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What Does It All Mean? ADHD, Executive Functioning, Causes and Management

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Title: Taking Charge of ADHD Author: Russell Barkley, Ph.D. Last modified by: Russ Barkley Created Date: 2/18/1999 4:05:50 PM Document presentation format – PowerPoint PPT presentation

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Title: What Does It All Mean? ADHD, Executive Functioning, Causes and Management


1
What Does It All Mean?ADHD, Executive
Functioning, Causes and Management
  • Russell Barkley, Ph.D.
  • Clinical Professor of Psychiatry
  • Medical University of South Carolina
  • Charleston, SC
  • Websites
  • ADHDLectures.com
  • Russellbarkley.org

2
What is ADHD?
  • A disorder of developmentally inappropriate
    degrees of
  • Inattention
  • Hyperactive and impulsive behavior
  • Arises in childhood
  • Persistent over time
  • Results in impairment in major life activities

3
Nature of the Hyperactive Impulsive Symptoms
  • A Neuropsychological Dimension of Poor Inhibition
  • Motor impulsiveness and hyperactivity (task
    irrelevant movements)
  • Fidgeting, squirming, running, climbing, touching
  • Verbal impulsiveness
  • Cognitive impulsiveness (decision making cannot
    wait or defer gratification)
  • Greater disregard of future (delayed)
    consequences
  • Impaired resistance to distractions (sustained
    inhibition)
  • Emotionally impulsive poor emotional
    self-regulation
  • NOTE Restlessness decreases with age, becoming
    more internal or subjective by adulthood

4
Nature of the Inattention Symptoms
  • There are at least 6 types of attention
  • Arousal, alertness, selective, divided, span of
    apprehension, persistence.
  • Not all are impaired. What is?
  • Poor persistence toward goals or tasks
  • The cross-temporal organization and maintenance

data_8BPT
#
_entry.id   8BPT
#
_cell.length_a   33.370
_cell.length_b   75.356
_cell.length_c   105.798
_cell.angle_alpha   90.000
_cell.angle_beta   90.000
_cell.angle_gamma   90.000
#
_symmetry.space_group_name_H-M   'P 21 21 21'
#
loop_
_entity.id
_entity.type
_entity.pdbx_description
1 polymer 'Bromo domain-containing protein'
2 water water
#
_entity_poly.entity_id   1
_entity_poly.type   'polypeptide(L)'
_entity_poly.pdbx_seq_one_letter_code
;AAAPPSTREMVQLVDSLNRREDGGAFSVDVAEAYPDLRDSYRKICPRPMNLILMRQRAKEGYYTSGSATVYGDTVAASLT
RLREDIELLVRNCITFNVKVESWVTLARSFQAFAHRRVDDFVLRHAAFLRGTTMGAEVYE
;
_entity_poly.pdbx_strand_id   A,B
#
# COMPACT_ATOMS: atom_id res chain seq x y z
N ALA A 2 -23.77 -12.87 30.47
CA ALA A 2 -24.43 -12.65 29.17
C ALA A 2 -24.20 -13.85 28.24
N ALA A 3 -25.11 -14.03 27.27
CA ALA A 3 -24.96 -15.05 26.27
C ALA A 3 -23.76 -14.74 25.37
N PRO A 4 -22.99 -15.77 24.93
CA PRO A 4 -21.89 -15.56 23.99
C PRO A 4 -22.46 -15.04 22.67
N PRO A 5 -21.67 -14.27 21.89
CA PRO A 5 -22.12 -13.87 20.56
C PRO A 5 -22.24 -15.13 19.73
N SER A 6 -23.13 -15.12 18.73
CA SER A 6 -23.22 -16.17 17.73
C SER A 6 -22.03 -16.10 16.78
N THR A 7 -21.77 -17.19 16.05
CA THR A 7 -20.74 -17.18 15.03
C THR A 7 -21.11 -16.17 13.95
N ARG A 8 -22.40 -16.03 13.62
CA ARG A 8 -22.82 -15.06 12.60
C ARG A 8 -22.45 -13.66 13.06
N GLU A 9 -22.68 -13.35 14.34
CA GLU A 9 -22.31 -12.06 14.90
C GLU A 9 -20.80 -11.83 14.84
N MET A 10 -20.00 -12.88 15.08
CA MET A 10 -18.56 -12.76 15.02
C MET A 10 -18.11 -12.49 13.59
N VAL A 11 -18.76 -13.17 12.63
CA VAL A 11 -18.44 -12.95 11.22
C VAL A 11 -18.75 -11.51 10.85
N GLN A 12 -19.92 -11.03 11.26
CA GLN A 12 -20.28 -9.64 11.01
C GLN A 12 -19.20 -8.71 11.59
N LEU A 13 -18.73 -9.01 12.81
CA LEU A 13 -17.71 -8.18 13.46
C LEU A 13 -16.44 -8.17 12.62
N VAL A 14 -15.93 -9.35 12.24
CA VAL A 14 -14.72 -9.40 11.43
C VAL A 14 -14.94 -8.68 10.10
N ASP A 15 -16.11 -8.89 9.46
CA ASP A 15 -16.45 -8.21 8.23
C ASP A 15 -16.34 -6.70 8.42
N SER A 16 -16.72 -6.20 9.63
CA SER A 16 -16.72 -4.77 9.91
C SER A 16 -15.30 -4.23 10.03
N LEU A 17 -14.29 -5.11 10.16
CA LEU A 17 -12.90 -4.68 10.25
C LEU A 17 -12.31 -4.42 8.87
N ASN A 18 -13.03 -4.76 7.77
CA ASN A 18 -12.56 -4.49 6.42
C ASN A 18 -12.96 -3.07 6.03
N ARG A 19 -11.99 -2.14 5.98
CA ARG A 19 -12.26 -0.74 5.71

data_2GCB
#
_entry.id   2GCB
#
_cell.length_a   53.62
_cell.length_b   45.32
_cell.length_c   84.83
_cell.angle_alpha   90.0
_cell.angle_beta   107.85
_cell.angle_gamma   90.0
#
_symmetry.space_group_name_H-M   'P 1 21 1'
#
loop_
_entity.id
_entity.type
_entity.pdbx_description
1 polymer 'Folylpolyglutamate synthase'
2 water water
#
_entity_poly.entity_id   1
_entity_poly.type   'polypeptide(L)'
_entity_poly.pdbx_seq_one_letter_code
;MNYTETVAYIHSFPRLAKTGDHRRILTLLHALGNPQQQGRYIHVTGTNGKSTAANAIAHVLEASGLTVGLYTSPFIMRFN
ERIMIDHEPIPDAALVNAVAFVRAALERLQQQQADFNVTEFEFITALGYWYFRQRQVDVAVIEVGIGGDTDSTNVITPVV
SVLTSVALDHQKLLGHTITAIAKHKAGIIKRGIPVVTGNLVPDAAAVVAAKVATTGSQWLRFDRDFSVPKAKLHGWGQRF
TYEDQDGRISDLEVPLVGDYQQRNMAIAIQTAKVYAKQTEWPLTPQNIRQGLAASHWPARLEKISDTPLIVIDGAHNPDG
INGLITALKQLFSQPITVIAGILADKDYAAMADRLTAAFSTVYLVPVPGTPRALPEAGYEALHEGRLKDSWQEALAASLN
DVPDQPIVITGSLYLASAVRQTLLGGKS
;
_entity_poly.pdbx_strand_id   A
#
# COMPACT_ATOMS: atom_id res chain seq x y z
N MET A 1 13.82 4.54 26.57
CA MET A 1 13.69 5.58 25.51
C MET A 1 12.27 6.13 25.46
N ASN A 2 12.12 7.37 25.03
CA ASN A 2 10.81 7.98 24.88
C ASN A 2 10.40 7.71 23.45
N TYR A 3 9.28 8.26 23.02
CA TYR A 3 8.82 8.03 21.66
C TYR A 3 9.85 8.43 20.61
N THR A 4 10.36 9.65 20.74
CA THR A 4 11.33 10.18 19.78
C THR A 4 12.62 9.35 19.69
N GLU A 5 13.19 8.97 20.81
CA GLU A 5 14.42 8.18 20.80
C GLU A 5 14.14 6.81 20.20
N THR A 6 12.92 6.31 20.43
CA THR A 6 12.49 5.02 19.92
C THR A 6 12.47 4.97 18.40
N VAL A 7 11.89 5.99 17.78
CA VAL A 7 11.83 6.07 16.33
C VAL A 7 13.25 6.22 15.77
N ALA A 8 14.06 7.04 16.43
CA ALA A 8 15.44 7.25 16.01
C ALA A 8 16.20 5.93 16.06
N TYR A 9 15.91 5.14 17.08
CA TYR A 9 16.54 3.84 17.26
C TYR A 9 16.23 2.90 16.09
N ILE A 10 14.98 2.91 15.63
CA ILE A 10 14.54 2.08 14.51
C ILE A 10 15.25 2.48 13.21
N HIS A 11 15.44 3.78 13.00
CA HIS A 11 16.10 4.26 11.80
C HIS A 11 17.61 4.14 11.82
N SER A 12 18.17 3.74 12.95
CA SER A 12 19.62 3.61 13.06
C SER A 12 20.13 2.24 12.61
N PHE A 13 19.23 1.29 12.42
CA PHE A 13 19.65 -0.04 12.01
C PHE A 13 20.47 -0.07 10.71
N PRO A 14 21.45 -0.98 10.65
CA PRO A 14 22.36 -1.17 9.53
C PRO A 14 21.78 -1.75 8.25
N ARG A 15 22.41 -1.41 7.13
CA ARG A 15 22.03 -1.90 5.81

of actions toward goals or assignments
  • Impaired resistance to responding to distractions
  • Less likely to re-engage tasks following
    disruptions
  • Due to impaired working memory (remembering so as
    to do)

5
Prevalence
  • 2-5 of children (using older DSM-III or III-R)
  • 7-8 of children in US (using DSM-IV) (3-4
    million)
  • Adding Inattentive Type doubles prevalence over
    III-R
  • 5.5 of children worldwide
  • 4-5 of adults in US (12 million in US)
  • 3-4 worldwide adult prevalence
  • Varies by age, social class, urban-rural
  • More common in children less so in adults
  • Somewhat more common in middle to lower-middle
    classes
  • More common in population dense areas
  • More common in certain occupations
  • For instance, 12-15 of U.S. military dependents
  • More common among nonprofessional workers
  • No evidence for ethnic differences to date that
    are independent of social class, urban-rural
    demographics or variable access to care

6
ADHD Varies by Setting
  • Better Here Worse Here
  • Fun Boring
  • Immediate Delayed Consequences
  • Frequent Infrequent Feedback
  • High Low Salience
  • Early Late in the Day
  • Supervised Unsupervised
  • One-to-one Group Situations
  • Novelty Familiarity
  • Fathers Mothers
  • Strangers Parents
  • Clinic Exam Room Waiting Room

7
Sluggish Cognitive TempoA New Disorder of
Attention
  • Sometimes called Attention Deficit Disorder
  • Daydreaming/Spacey/Stares/Confused
  • Slow Information Processing (CAPD?)
  • Hypoactive/Lethargic/Sluggish/Sleepy
  • Easily Confused, Mentally Foggy
  • Poor Focused/Selective Attention
  • Erratic Retrieval - Long-Term Memory
  • Socially Reticent/Uninvolved/Isolated

8
More on SCT (2)
  • Not Impulsive also less deficient in other
    executive functions (self-regulation abilities)
  • Rarely Aggressive or have ODD/CD
  • Greater risk for anxiety and depression
  • Equally high risk for learning disabilities (LD)
  • But math disorders may be more likely than
    reading and language disorders with SCT (?)
  • Not as impaired in other domains of life outside
    of school compared to ADHD
  • Parents report far less stress in parenting SCT
    than ADHD children most stress is school related
  • Possibly greater family history of anxiety
    disorders and LD (?)

9
Treatment of SCT
  • Less Likely to Have a Clinically Impressive
    Response to Stimulants?
  • (65 improve but only 20 show clinical response)
  • Other drugs have not been tested Strattera,
    Intuniv, ProVigil, etc
  • Better responders than ADHD children to social
    skills training
  • As good or better responders to behavior
    modification methods
  • Probably better responders to cognitive
    behavioral therapy (self-instruction training)

10
What Are The Academic Risks Linked to ADHD?
  • Academic Under-performance (90)
  • Retention in Grade (25-50)